And, yes, Karel is not white. Lillian is. Technically, their relationship, under the apartheid jurisdiction, is illegal. Ou Bet, whose the general factotum in the house and has raised the farm’s family as best she can, believing herself to be a part of it. She knows that Karel has a “Lillian” in his life, but the two women have not yet met. This roadtrip is infused with the ghosts and memories of Karel’s past, the beauty of the farm in Lillian’s unsullied eyes, and deep, difficult crossroads to encounter and confront for the mom. And there’s the memory of the farm’s dam which too contains mixed understandings of what skin colour means.

Along similar lines to Mark Behr’s Die Reuk van Appels, it’s a play which contemplates the horrors of being ‘different’ in a society that promulgates very specific race and class and gender values. Containing revelations about the past that will make you tremble, it’s a story that wrenches an old woman from her sense of where she fits in, in her everyday world, and one of bravery and beliefs in the face of disbelief.

The first adult novel penned by Matthee in the 1980s, it’s a book which contains all the energy and verve, the rich and complex understanding of an Afrikaans-speaking community who are not white-skinned and where they fit into the society in which they exist. As you listen to the crisp and solid tones and scene changes in this work, so do you melt, under the tough sway of the story’s impact, but also the way in which the environment is conjured by words and references, music and the twittering of birds. It’s a must-hear and a must-have.

  • Die Judasbok (The Scapegoat) is written by Dalene Matthee and adapted for radio by Anton Treurnich. Directed by Eben Cruywagen, it features technical assistance by Ricardo McCarthy is performed by Dean Balie, Susan Beyers, Danielle van der Walt and June van Merch, and debuted on RSG on November 17. It is available through the rsg website as a podcast.
  • RSG can be found on 100-104FM, on DStv channel 913 or live on

The man who thought he had bigger fish to fry


SOMETHING to chill you to the very fins. Photograph courtesy

THERE’S A SERIAL killer loose on suburban the streets of Johannesburg. He has an unabashed penchant for young women with red hair and is impartial whether the colour is natural or from a bottle. He’s nifty in his ways, meticulous in his habits, has a clear sense of detail and he’s cruel in a clinical kind of way. On one level, profiling this guy is just part of another day’s work for police captain Sakkie Joubert (Anton Dekker) and his young side-kick Cassey Davids (Su-An Müller-Marais). On another, this Afrikaans-language radio play is a gripping yarn of pathologies and horror with a fish hook or two in its tail. It debuts this Thursday evening at 20:00 on Radio Sonder Grense (100-104FM).

This hour-long play is everything you demand from the detective thriller genre, and then some. Joubert is an older cop, who’s seen everything; he’s been around the proverbial block several times, and he’s completely focused on his work and on doing it as well as possible. But in doing so, has he overlooked something absolutely crucial? Dekker gives the character, in your mind’s eye, the gravitas of a Detective Inspective Michael Walker – played by British actor David Hayman – in the Channel 4 series Trial and Retribution based on Lynda la Plante novels in the 1990s. He’s something of South Africa’s real life (late) supercop Piet Byleveld. Instinctively, you warm to him. You trust him. You know that he will get the baddie.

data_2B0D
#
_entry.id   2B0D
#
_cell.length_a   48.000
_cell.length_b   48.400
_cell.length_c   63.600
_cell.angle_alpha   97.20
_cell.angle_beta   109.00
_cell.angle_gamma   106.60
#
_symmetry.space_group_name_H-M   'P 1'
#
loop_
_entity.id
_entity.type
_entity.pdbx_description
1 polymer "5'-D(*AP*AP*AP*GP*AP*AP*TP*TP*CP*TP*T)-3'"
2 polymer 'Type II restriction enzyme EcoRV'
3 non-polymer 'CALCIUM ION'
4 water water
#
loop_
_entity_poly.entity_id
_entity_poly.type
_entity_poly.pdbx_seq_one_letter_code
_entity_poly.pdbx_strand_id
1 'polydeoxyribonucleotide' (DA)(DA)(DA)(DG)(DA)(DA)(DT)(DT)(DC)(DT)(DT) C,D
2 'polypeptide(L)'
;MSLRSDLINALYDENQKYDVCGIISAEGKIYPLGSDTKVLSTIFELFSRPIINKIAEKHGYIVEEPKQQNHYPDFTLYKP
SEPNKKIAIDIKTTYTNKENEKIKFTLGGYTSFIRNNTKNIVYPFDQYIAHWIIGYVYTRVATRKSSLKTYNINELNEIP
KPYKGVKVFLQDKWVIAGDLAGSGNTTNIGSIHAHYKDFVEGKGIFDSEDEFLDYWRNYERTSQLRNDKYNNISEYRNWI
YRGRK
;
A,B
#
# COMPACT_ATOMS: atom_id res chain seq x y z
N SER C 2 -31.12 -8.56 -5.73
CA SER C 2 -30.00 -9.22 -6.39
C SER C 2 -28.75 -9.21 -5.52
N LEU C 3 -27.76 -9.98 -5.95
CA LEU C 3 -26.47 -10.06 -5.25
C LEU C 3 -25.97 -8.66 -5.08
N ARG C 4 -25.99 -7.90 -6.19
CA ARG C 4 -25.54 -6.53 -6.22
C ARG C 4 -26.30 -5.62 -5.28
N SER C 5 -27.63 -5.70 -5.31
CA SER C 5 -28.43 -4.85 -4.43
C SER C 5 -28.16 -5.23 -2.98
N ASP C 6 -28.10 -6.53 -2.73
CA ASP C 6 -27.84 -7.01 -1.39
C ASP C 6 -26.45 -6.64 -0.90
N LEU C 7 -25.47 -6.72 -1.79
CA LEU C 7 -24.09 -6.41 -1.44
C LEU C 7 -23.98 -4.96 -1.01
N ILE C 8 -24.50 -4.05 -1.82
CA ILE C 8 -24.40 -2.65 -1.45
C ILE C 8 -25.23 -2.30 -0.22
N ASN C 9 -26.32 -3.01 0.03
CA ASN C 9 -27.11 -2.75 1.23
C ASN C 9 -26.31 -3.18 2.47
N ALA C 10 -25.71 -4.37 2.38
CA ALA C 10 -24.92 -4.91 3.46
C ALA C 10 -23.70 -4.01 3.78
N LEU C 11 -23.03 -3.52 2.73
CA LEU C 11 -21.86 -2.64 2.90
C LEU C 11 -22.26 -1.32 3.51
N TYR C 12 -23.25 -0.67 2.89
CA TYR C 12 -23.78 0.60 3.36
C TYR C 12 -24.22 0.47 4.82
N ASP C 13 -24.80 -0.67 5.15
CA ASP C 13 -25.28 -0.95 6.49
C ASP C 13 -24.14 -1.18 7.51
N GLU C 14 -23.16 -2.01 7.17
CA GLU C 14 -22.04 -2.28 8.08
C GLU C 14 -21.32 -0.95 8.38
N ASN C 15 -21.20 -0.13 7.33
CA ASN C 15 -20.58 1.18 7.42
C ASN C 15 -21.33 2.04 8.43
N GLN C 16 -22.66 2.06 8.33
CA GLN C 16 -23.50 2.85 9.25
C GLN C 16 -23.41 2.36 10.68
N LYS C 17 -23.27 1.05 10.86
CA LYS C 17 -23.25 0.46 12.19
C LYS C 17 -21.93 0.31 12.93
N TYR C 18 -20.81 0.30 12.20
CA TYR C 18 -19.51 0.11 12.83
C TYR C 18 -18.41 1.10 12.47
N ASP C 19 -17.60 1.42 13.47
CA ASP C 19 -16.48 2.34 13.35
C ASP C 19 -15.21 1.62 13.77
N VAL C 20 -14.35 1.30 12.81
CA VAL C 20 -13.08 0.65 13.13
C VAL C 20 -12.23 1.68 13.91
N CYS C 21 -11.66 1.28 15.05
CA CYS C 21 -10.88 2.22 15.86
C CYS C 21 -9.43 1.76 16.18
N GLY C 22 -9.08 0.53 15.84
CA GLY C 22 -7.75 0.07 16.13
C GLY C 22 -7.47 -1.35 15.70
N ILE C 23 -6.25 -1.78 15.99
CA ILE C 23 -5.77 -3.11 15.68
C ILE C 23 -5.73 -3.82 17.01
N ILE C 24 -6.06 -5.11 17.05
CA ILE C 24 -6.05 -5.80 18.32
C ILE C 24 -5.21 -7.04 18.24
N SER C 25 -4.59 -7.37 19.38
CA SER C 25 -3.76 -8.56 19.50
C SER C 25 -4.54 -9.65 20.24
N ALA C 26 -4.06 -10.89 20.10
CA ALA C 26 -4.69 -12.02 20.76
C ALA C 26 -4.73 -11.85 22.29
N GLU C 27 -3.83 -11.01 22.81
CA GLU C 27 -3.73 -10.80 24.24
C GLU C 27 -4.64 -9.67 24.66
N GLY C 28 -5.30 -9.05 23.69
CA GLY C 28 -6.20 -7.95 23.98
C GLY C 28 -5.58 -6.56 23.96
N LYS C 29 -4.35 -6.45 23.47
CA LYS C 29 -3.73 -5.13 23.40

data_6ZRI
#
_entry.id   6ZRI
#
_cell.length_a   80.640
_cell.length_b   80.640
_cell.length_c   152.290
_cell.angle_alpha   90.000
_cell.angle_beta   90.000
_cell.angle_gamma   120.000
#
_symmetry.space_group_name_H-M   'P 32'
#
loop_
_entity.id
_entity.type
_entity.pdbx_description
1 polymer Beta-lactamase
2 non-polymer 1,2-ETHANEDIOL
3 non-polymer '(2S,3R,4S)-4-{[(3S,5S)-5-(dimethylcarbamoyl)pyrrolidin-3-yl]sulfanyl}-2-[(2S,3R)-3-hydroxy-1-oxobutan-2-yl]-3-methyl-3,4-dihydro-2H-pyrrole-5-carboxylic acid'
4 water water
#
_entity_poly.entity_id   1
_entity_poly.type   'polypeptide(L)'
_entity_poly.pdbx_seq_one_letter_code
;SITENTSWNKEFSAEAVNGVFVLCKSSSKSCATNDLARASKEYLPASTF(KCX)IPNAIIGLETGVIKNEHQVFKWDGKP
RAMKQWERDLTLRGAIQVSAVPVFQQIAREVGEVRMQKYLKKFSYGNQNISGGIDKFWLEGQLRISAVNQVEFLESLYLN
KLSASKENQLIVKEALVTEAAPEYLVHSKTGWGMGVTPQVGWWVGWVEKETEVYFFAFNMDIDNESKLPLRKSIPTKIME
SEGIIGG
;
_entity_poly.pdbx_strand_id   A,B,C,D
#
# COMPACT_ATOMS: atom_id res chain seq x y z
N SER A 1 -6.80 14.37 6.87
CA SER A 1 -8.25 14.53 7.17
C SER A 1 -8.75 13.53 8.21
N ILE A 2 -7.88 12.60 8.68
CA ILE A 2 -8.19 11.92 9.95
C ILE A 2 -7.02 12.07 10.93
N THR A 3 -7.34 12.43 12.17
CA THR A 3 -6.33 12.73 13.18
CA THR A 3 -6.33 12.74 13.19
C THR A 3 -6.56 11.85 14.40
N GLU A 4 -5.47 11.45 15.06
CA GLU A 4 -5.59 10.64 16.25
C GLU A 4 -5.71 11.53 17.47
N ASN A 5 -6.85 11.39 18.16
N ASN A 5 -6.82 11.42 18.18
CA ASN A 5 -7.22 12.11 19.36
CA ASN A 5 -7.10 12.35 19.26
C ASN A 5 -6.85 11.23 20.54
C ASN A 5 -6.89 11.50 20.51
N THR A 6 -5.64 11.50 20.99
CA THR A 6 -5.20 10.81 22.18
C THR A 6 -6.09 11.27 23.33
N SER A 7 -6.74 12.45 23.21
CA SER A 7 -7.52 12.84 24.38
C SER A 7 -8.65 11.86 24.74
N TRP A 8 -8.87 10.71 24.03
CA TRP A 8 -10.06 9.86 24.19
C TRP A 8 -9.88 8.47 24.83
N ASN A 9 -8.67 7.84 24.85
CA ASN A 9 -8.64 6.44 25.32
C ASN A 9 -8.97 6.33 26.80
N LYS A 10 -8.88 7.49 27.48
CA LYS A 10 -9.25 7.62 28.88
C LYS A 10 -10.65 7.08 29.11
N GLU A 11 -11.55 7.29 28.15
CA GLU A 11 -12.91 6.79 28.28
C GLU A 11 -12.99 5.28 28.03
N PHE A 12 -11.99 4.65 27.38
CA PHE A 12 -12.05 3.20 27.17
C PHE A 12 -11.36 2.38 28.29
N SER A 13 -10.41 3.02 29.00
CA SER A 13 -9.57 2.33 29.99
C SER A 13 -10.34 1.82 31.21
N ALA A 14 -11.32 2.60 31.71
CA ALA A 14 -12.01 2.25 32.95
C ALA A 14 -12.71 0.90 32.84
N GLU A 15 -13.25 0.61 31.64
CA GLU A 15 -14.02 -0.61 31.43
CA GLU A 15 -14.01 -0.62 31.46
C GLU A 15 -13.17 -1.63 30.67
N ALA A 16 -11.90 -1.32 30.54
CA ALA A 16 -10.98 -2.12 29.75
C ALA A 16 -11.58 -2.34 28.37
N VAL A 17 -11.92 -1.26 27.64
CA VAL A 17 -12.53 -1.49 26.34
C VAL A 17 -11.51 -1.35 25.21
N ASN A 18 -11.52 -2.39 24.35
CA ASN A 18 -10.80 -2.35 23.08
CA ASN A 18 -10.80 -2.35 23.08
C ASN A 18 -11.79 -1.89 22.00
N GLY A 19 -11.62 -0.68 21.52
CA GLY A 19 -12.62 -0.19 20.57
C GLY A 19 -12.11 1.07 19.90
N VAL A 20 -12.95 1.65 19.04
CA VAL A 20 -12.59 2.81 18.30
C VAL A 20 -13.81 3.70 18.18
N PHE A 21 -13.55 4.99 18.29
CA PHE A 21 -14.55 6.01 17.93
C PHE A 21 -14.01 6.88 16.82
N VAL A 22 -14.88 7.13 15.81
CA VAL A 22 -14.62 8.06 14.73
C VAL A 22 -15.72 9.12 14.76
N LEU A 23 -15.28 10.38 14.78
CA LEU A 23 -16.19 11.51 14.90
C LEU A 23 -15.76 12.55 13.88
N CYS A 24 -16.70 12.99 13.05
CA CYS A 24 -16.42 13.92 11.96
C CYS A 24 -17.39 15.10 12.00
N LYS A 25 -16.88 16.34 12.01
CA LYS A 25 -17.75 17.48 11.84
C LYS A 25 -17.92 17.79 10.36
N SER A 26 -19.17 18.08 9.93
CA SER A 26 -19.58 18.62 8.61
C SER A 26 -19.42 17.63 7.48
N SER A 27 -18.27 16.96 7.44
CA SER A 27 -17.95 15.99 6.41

You don’t know how it will transpire. Tightly detailed, yet concise, the play presents characters who are convincingly developed in their local context. You listen with horror, instinctively trying to pinpoint the killer. When you realise who it might be, you cringe in horror. Not that person, you whisper, quailing, and unable to turn away from your radio, for even one second. While the final line of the work tends to veer towards a little too much sugar, it is, perhaps what you need, perched as you are on the edge of your seat, pulse racing.

This is a beautifully written piece of work, succinct, scary and direct. It’s about the unnerving reality of what Tinder can bring into your life and it’s about the pathologies you plant in your loved ones while you might be away from them, chasing your own dreams.

  • Akwarius is an Afrikaans-language radio play written by Marion Erskine and directed by Bettie Kemp. Featuring technical input by Neria Mokoena and Patrick Monana. It is performed by Anton Dekker, Anrich Herbst, Duncan Johnson, Mari Molefe-Van Heerden, Su-Ann Müller-Marais and Magda van Biljon. Kobus Burger is executive producer: drama for RSG.
  • It will be transmitted on RSG (100-104 FM or on DStv channel 913 or listen live on ) on December 7 at 8pm and on December 11 at 1am, in the radio station’s Deurnag It is also available on podcast through the radio station’s website: